Wednesday, February 10, 2010

The Reverse Graffiti Project

Stencils by Moose in San Francisco's Broadway tunnel.

I have always been a fan of street art. The creativity artists display, adapting to different urban environments, never ceases to amaze me. However, in recent years, I have become much more conscious of the environmental impact people have on the earth, and my love for street art developed into this kind of love-hate relationship—love the art or hate the toxic chemicals?

Lucky for me, the street artist Moose pioneered the Reverse Graffiti Project, a new street art concept based on cleaning.

Details of the wall at the Broadway tunnel.

The idea is this—instead of using paint to deface existing structures, street artists wash away years of dirt and grime on a surface to create their installations. High pressure water hoses, sponges, stencils and biodegradable soap are used. The intent is primarily environmental: using drawings, artists show glimpses of what preexisting structures look like under their black sooty veils, and what the public could be experiencing instead. These clean spots starkly contrast the darker dirty walls and remind us how much the pollution from cars, factories, and people affect our neighborhoods.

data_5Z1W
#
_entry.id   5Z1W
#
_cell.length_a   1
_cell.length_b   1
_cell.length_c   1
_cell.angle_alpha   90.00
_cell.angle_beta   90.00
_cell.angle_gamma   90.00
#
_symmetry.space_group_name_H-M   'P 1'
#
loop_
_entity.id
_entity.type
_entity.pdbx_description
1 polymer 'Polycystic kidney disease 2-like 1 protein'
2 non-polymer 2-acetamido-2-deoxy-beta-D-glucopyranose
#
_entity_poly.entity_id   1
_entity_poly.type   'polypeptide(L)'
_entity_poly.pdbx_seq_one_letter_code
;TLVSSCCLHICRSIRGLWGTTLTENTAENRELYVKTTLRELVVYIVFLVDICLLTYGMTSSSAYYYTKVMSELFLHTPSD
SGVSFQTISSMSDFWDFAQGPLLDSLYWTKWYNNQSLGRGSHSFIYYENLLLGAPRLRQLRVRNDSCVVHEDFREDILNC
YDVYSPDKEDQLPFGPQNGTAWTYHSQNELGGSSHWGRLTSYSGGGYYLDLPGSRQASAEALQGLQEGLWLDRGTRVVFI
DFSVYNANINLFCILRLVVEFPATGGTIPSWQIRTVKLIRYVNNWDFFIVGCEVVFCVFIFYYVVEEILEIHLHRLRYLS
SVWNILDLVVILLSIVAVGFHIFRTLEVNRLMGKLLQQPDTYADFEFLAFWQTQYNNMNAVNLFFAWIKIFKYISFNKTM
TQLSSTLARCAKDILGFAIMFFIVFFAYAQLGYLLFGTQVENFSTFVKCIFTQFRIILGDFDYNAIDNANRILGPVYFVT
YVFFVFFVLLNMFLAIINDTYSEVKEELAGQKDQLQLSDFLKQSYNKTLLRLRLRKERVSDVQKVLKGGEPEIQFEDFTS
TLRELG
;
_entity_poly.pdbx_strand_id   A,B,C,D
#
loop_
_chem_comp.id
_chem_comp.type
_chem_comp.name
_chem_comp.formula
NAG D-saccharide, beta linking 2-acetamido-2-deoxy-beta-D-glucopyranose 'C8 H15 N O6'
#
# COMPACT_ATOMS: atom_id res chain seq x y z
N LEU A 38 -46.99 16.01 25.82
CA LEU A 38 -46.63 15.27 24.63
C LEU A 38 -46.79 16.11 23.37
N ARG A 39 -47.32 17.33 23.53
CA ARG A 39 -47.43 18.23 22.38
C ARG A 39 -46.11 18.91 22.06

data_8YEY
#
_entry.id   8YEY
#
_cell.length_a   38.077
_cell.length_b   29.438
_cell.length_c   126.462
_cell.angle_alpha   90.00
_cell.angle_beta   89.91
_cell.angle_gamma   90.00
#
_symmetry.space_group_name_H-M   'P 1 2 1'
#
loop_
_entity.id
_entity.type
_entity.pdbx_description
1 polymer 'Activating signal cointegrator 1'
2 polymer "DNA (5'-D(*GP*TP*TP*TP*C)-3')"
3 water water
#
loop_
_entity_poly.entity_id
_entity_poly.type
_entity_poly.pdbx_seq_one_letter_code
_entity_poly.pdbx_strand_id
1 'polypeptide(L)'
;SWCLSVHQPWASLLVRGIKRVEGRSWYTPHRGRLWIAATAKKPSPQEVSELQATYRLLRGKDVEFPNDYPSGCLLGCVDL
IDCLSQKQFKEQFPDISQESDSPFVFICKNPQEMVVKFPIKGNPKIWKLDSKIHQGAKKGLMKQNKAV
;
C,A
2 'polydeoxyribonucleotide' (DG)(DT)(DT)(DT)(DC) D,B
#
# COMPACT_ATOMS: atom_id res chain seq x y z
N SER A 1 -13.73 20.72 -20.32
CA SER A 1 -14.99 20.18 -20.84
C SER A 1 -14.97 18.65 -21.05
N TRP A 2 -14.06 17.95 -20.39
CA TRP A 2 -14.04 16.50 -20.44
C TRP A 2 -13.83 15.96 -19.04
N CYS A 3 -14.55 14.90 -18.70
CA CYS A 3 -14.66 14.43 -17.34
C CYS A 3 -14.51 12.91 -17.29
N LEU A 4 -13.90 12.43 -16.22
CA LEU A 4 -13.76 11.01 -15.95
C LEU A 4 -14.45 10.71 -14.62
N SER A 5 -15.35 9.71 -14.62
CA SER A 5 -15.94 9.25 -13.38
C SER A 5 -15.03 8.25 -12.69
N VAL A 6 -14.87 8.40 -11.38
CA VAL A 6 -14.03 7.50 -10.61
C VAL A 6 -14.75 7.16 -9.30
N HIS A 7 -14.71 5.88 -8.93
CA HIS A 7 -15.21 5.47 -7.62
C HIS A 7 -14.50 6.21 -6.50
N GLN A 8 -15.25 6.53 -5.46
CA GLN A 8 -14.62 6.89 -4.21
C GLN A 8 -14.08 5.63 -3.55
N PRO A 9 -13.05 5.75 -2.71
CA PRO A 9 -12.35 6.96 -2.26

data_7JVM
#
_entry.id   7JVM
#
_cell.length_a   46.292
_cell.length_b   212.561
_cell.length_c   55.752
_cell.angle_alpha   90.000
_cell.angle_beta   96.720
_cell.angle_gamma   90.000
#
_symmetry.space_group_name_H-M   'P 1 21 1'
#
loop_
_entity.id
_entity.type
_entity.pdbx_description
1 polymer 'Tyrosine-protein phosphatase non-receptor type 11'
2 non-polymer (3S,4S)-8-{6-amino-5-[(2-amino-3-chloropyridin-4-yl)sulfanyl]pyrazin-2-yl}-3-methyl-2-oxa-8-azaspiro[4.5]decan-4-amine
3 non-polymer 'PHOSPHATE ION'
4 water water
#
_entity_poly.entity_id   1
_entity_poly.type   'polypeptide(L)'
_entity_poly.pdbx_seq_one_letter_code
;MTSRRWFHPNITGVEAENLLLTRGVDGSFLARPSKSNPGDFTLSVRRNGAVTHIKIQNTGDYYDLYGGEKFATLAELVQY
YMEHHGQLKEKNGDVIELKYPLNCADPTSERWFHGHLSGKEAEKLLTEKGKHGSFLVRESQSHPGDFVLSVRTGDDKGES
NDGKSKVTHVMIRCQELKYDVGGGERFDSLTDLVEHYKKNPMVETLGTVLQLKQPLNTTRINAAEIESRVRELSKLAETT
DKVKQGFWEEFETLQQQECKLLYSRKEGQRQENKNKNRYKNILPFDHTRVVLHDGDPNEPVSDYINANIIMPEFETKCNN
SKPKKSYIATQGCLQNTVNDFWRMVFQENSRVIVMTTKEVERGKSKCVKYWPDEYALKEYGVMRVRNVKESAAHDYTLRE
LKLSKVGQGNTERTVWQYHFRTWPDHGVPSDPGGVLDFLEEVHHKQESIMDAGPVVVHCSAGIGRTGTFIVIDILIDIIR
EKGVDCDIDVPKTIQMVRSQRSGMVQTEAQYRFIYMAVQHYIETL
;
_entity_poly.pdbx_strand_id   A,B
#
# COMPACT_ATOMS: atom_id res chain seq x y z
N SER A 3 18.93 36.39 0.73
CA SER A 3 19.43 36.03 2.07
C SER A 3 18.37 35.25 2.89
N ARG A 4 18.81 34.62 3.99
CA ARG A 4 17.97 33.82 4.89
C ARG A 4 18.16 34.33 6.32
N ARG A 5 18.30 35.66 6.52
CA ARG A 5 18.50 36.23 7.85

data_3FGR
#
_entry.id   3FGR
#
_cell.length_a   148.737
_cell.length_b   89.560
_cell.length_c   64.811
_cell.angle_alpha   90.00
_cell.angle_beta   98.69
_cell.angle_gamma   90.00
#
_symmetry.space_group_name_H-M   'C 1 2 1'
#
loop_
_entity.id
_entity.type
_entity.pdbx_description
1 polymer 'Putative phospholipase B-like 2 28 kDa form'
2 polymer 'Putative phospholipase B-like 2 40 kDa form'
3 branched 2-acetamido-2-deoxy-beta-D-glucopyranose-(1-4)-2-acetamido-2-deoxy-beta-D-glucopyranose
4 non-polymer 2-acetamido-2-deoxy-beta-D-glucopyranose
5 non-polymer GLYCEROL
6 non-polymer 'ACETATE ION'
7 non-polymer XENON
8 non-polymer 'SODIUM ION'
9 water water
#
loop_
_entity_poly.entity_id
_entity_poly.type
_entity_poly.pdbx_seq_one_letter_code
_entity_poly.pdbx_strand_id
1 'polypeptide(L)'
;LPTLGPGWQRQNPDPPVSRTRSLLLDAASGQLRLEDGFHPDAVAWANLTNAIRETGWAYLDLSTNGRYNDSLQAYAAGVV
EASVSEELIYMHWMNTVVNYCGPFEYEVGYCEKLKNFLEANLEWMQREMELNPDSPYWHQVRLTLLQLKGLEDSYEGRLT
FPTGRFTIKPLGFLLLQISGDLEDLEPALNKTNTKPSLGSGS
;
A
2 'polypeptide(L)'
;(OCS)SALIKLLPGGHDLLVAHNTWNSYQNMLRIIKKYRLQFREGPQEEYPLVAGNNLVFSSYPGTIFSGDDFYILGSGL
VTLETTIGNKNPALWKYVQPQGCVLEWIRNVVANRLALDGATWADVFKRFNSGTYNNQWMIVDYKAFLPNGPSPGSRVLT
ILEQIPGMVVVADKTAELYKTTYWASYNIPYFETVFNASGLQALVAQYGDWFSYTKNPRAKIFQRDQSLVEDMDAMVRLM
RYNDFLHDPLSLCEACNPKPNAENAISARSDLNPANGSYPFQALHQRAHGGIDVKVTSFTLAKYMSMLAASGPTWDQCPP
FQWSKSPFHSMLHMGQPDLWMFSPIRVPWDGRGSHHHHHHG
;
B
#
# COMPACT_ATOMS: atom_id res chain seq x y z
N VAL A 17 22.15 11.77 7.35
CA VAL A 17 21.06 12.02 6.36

Doug Pray documents the process by which Moose creates art in the San Francisco Broadway tunnel.

The project was powered by Green Works cleaners.

Alexandre Orion used only water and a cloth to etch skulls in a grime-encrusted tunnel to remind commuters how harmful the exhaust from their vehicles are.

Artist Alexandre Orion works on an underpass in São Paolo, Brazil.

When the police showed up, they could not charge Orion with any crime since he was not defacing any structure. As Inhabitat aptly puts it: When is cleaning the sidewalks a crime? When you’re doing it to create art. Obviously. So naturally, the fire crew hosed down the entire section of the tunnel where Orion drew. When he later simply picked up on the other side of the tunnel, the officials were so enraged they decided to not only clean the whole tunnel, but every other tunnel in São Paolo.

Reverse graffiti encompasses all types of graffiti that does not use harmful chemicals the way traditional graffiti does, and often embodies an eco-friendly message. Other examples include Edina Tokodi's green graffiti made by moss and Scott Wade's dirty car art.


  1. @Lightartist from Twitter took part in the longest Reverse Graffiti in Europe: 283 Shamrocks over 1 mile at the "Weinberg" in Cassel/Kassel, Germany

    Youtube video
    More pictures and stills here.

  2. can you still see the mural on the Broadway Tunnel?

  3. That project was done in April of 2008, so my suspicion is that either city officials have cleaned the tunnel or enough grime has built up again. However, I wouldn't be surprised if some other works have popped up in its place. I'll have to check it out for you next time I'm in the area. :D

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